Because Christianity was formally banned by the Japanese government throughout the 17th century and beyond, those who practiced it had to do so in secret and at great personal risk.  As with communism in 1950s America or homosexuality throughout Africa and the Middle East today, to be a Christian in Edo-era Japan required a network of interdependence amongst its practitioners, each of whom lived with a perpetual fear that someone would eventually rat them all out, with consequences almost too horrible to contemplate.  Surely, to carry on like this is the very definition of courage.

On their way to Father Ferreira, Rodrigues and his companion, Garupe, spend a great deal of time in remote mountain hideaways simply performing their clerical duties—lighting candles, hearing confessions, etc.—and we are shown how, in a repressive, closed-off society, even the smallest of religious rituals becomes a dignified act of defiance, as well as a means of salvation and solace in the face of an otherwise hopeless political reality.

In the end, the real challenge for Rodrigues—as it was for Ferreira before him—is whether his steadfast fidelity to Christian teaching is worth losing everything for, including not just his own life, but the lives of others.  His captors’ ultimate brutality, it turns out, is not simply to kill or torture him, but to force him into an impossible ethical dilemma whereby he must decide what God really wants from him without being given any indication of what the correct answer might be.

As much as one might defend martyring oneself for a religious ideal, does the same argument extend to martyring others against their will?  How many lives are you willing to extinguish in order to remain spiritually pure?  And if the cost of that purity is so very steep, how can you be so sure that you’re acting morally at all?

You can’t.  Without a direct hotline to God himself (if even then), you simply cannot know for certain what the so-called “right thing” is.  Scorsese understands this as well as any filmmaker working today, and Rodrigues’s torment over this question is what makes Silence so compelling:  Here is a man questioning the nature of his own heart for the first time in his adult life, fearful that everything he’s been taught might be wrong, yet stubbornly clinging to the hope that his work has not been in vain.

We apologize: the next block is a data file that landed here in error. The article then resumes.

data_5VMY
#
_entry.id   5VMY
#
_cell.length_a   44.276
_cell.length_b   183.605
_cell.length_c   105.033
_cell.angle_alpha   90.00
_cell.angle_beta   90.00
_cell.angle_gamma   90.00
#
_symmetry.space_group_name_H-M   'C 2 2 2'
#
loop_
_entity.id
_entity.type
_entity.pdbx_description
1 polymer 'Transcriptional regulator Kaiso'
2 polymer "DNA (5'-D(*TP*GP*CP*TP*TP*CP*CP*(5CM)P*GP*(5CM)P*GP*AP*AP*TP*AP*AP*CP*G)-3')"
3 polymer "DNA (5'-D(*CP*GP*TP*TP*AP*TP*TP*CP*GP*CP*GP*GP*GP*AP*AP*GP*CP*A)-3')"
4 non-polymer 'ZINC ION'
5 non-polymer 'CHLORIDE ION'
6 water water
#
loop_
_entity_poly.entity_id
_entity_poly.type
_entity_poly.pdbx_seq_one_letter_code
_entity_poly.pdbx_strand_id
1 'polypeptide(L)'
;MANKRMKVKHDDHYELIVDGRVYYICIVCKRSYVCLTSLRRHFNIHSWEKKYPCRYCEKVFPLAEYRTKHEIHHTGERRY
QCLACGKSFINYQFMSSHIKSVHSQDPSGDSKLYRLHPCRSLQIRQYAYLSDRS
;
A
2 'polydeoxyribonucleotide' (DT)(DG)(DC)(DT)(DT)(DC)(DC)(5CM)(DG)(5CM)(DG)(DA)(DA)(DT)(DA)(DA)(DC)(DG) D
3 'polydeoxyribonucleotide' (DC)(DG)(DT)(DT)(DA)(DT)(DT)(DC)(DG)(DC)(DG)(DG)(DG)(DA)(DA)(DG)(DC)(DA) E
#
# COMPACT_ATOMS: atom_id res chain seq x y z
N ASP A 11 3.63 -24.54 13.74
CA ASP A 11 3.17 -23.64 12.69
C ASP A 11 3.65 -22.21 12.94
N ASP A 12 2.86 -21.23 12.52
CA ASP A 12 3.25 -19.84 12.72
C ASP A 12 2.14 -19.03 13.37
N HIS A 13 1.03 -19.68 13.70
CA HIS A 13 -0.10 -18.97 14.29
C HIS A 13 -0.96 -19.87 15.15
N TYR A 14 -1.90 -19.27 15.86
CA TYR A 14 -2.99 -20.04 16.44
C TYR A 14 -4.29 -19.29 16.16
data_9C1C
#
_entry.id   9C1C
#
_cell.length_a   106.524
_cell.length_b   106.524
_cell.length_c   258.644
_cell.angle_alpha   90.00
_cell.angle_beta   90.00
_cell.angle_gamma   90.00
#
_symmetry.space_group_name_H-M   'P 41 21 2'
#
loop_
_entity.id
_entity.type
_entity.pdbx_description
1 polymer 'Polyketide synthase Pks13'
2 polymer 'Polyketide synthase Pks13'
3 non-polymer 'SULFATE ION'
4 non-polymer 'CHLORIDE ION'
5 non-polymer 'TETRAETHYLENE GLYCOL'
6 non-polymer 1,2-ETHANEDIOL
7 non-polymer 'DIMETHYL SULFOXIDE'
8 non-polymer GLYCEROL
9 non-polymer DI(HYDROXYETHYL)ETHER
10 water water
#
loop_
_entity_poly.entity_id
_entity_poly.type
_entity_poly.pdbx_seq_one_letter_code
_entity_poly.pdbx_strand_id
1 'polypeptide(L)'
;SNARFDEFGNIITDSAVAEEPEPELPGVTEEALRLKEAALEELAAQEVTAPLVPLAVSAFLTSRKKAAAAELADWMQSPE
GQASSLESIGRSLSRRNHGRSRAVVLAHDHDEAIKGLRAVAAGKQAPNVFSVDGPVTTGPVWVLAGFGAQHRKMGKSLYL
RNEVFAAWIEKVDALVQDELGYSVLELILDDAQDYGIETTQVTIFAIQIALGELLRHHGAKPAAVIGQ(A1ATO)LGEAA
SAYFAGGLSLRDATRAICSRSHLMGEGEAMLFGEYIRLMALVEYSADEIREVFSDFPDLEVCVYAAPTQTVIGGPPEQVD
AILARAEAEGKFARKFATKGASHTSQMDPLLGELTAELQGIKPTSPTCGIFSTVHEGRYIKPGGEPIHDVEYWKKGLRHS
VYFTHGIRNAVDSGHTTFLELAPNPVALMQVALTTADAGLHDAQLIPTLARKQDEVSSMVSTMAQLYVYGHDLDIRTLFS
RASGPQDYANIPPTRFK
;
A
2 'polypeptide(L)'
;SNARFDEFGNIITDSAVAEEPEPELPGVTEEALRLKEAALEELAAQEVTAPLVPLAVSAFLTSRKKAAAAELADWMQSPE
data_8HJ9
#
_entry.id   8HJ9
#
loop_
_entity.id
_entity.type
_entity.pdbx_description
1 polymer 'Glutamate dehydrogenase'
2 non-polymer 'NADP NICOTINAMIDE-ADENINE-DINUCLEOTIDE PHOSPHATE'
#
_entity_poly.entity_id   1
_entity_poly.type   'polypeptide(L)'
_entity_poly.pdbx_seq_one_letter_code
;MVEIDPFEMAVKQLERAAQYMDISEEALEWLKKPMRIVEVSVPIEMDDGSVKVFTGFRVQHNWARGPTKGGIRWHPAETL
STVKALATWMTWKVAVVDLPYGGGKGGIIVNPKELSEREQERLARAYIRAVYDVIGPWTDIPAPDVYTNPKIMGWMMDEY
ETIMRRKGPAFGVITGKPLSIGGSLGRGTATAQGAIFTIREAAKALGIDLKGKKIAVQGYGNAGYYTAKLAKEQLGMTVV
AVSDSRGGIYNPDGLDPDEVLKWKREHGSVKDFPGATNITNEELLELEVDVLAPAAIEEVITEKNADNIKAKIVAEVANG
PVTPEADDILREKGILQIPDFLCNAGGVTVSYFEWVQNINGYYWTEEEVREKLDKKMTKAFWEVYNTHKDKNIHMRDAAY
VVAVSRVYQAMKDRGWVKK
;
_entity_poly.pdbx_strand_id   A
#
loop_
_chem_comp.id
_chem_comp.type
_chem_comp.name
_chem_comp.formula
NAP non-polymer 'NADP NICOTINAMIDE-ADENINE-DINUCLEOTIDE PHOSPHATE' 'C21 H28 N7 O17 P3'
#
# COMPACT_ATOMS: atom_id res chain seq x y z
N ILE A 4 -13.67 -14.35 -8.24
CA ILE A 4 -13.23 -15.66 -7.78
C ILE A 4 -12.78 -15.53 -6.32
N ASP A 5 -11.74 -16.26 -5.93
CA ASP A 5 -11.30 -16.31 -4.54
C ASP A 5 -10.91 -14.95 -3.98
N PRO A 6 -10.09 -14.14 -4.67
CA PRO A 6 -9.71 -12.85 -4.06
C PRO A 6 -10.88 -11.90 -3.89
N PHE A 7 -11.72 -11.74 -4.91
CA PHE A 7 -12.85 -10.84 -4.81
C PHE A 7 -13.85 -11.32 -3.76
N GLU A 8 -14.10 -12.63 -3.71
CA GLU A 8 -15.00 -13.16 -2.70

If you think Scorsese is going to give you a clean, final answer on this, you’re barking up the wrong film.  The movie’s (and novel’s) title refers to the chasm between the absolutism of dogma and the ambiguity of real life, and that gap is where all great drama resides.

To witness how single-mindedly and unsparingly Scorsese has tackled this subject is to understand why it took nearly 30 years for a studio to give him the green light.  As with all so-called “passion projects,” it is very clear that Scorsese made this movie for the benefit of exactly one person:  himself.  As a commercial product, Silence is risky at best and crazy at worst.  As a window into how a serious Catholic has come to regard the human soul during his 74 years on Earth, it is something close to a triumph.

Advertisements

Hitchcock Goes to Church

I thought I knew everything about Alfred Hitchcock, probably my favorite director of all time.  As it turns out, I didn’t even know what I didn’t know.

Playing in select theaters right now is a crackerjack documentary called Hitchcock/Truffaut, which recounts the time in 1962 when up-and-coming French director François Truffaut conducted an interview with the Master of Suspense that was so long and so deep that the resulting material, published as a book in 1966, runs some 368 pages and covers virtually every frame of every Hitchcock film.